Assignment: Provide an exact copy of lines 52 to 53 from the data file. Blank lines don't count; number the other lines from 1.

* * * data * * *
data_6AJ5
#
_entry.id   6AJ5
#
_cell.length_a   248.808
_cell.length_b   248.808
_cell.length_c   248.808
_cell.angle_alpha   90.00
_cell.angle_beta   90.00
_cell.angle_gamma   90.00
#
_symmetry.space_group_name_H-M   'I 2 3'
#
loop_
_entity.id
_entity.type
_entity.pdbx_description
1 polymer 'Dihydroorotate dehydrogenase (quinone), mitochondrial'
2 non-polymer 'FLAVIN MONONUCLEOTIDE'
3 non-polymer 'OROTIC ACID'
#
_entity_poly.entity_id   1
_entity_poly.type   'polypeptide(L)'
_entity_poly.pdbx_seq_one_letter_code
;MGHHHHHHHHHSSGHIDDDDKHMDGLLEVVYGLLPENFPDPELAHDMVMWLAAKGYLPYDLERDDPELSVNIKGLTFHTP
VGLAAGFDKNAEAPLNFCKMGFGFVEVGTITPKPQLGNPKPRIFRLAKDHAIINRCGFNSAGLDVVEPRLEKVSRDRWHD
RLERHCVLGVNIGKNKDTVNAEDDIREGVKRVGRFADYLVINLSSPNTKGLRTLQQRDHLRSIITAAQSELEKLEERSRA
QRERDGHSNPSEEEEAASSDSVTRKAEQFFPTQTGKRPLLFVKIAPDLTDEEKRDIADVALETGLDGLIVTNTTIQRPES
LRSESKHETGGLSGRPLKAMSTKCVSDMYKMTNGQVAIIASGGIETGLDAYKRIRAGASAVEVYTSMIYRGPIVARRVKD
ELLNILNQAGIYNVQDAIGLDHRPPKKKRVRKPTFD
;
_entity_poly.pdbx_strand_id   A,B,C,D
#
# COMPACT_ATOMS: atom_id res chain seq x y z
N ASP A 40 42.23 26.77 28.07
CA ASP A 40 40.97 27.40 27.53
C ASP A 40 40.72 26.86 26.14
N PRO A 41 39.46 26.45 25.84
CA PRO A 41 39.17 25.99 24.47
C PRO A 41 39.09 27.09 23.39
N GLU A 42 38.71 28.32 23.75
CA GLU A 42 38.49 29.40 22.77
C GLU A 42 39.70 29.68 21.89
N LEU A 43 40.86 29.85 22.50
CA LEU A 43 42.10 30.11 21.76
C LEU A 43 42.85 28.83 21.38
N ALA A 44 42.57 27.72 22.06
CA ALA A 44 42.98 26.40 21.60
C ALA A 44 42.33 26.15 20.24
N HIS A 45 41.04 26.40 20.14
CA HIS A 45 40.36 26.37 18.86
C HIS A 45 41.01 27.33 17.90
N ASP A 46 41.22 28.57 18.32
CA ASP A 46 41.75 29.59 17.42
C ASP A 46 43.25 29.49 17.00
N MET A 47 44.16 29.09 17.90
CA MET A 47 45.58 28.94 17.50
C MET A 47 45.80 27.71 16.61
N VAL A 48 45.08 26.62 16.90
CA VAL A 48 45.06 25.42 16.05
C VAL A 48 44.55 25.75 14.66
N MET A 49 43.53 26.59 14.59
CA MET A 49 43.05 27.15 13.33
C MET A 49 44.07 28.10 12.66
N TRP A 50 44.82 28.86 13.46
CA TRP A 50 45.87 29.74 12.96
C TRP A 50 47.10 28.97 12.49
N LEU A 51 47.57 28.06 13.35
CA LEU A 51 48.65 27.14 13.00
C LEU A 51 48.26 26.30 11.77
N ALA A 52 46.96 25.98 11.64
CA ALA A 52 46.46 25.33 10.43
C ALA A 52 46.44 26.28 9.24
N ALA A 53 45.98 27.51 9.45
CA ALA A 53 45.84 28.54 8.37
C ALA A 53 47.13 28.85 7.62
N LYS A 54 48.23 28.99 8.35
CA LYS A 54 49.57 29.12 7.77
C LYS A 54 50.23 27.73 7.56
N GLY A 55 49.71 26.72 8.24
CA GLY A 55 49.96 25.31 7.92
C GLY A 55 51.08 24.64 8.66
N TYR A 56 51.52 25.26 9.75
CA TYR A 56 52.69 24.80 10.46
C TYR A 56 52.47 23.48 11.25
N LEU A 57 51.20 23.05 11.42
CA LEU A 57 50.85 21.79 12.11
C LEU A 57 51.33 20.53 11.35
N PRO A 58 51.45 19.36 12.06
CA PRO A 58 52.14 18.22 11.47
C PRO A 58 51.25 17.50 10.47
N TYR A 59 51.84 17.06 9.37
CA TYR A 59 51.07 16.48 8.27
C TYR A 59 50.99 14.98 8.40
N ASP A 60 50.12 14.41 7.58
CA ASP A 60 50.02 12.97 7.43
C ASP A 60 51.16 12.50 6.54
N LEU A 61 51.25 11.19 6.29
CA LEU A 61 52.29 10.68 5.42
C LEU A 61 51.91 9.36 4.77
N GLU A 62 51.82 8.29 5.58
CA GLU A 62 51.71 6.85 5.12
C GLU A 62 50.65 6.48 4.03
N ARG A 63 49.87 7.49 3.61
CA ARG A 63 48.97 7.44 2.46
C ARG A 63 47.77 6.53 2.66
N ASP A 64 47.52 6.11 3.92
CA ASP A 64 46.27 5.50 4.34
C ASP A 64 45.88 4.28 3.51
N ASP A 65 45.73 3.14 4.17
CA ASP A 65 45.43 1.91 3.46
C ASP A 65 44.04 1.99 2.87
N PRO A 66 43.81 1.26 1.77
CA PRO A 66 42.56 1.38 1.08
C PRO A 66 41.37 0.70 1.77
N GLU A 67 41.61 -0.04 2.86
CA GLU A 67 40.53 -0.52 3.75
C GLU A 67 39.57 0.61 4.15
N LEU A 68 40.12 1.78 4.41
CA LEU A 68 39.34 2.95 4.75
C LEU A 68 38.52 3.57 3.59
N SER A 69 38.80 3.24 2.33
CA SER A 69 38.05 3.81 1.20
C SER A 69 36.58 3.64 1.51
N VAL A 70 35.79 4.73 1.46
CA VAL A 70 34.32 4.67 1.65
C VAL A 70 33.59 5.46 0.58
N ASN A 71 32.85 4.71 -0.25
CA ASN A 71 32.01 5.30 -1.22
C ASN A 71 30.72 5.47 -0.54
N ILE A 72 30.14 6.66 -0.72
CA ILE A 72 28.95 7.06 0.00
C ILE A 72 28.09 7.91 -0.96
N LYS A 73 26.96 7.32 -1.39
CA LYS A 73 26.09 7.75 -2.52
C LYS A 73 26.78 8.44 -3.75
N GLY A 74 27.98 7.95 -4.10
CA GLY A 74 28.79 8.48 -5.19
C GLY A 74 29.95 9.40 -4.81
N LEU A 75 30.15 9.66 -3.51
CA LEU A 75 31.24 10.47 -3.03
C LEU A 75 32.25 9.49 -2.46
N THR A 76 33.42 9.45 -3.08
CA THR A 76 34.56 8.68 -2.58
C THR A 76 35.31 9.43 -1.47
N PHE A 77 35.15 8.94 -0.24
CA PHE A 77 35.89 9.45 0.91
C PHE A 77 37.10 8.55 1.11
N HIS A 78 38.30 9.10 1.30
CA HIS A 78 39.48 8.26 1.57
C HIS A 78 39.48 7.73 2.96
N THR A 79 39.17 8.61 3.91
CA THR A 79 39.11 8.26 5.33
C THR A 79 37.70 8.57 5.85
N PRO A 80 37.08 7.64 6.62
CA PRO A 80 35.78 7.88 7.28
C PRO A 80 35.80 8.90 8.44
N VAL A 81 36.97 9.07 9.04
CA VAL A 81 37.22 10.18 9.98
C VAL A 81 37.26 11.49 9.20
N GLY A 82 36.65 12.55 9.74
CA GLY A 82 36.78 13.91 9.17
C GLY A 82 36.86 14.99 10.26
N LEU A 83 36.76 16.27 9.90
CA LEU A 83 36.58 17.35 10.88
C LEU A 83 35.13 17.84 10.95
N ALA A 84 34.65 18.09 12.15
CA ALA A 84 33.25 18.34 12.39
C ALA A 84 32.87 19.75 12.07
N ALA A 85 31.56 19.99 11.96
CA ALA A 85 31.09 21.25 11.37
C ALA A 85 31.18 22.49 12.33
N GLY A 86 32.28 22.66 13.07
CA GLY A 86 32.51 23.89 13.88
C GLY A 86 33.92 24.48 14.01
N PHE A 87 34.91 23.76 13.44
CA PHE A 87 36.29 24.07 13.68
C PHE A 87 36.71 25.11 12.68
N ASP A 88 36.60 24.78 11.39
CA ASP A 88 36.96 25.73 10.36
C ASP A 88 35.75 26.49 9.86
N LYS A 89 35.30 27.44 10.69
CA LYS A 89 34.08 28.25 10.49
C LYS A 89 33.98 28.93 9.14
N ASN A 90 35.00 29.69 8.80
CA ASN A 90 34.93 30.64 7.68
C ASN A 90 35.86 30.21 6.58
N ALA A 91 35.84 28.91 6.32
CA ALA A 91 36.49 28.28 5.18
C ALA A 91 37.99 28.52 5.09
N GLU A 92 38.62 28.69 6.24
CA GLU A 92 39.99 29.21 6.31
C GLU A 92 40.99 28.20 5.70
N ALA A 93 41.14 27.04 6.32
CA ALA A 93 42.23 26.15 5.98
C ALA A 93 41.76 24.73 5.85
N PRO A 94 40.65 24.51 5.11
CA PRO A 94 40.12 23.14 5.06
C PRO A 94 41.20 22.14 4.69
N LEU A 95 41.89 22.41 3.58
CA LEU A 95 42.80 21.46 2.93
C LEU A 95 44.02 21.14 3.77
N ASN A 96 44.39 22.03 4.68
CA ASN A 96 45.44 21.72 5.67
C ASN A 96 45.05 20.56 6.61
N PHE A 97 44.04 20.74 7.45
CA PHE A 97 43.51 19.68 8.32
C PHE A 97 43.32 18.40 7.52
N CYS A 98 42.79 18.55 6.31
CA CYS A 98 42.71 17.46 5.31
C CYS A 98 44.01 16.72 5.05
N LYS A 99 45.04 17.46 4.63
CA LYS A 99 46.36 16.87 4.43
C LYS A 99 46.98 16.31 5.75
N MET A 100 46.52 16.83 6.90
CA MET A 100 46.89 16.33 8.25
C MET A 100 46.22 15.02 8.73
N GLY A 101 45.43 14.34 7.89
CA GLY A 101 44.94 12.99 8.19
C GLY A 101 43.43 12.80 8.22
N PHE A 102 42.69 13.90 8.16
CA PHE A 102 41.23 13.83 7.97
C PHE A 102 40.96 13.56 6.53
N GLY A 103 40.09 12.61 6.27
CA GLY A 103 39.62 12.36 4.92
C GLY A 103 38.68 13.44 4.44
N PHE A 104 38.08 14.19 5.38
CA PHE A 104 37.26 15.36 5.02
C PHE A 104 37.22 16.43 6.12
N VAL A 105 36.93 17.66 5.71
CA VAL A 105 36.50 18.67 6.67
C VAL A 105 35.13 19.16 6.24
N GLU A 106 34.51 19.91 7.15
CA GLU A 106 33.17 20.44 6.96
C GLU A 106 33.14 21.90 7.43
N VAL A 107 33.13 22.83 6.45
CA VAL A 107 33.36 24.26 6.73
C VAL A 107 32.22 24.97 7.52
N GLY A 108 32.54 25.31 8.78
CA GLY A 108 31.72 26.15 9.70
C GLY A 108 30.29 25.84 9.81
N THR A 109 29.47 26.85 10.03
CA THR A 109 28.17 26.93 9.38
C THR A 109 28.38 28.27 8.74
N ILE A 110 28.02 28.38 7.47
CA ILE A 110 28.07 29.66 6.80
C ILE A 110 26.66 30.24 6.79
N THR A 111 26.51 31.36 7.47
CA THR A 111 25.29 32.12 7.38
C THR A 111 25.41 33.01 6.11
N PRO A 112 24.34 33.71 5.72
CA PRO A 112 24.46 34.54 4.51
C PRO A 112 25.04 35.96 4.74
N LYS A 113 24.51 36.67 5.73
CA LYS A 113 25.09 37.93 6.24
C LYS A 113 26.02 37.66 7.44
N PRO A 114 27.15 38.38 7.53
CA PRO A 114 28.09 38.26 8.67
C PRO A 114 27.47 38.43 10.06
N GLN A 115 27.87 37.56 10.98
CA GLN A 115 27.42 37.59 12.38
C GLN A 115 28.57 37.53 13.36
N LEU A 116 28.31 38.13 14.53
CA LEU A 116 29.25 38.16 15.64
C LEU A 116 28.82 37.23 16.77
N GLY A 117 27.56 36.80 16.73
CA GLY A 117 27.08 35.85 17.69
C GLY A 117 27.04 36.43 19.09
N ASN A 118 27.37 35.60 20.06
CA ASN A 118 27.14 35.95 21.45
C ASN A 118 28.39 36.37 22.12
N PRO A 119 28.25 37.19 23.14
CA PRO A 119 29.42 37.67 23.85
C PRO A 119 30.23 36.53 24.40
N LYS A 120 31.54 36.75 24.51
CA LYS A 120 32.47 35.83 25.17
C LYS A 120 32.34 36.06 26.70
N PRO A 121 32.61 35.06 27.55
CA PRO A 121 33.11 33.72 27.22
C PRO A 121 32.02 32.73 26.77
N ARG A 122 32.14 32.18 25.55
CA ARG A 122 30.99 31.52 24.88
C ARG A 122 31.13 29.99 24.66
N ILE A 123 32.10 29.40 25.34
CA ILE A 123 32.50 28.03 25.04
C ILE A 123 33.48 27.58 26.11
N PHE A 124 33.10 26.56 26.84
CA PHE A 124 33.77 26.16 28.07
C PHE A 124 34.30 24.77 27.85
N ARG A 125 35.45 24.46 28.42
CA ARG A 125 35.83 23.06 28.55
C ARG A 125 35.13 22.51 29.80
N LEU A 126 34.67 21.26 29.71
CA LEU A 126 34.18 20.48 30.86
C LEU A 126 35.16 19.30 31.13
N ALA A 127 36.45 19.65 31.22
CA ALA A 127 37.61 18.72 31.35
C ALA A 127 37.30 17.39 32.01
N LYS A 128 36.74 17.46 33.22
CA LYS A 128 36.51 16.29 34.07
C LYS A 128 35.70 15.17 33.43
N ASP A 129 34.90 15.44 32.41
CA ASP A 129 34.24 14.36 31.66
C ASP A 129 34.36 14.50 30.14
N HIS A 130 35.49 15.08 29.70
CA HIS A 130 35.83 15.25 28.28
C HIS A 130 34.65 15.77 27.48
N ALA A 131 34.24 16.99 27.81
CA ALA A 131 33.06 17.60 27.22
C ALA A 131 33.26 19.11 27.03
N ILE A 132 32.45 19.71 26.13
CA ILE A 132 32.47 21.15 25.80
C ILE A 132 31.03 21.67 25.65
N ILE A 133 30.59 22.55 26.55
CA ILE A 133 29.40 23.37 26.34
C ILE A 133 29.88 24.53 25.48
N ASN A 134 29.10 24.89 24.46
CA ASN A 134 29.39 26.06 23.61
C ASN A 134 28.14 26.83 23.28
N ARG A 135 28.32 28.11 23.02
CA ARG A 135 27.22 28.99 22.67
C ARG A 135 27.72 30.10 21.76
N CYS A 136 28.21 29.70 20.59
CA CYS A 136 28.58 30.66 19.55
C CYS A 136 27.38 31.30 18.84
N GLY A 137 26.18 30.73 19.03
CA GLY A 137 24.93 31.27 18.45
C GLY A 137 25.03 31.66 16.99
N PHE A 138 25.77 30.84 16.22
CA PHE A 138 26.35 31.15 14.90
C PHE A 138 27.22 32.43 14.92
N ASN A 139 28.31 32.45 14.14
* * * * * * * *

C HIS A 45 41.01 27.33 17.90
N ASP A 46 41.22 28.57 18.32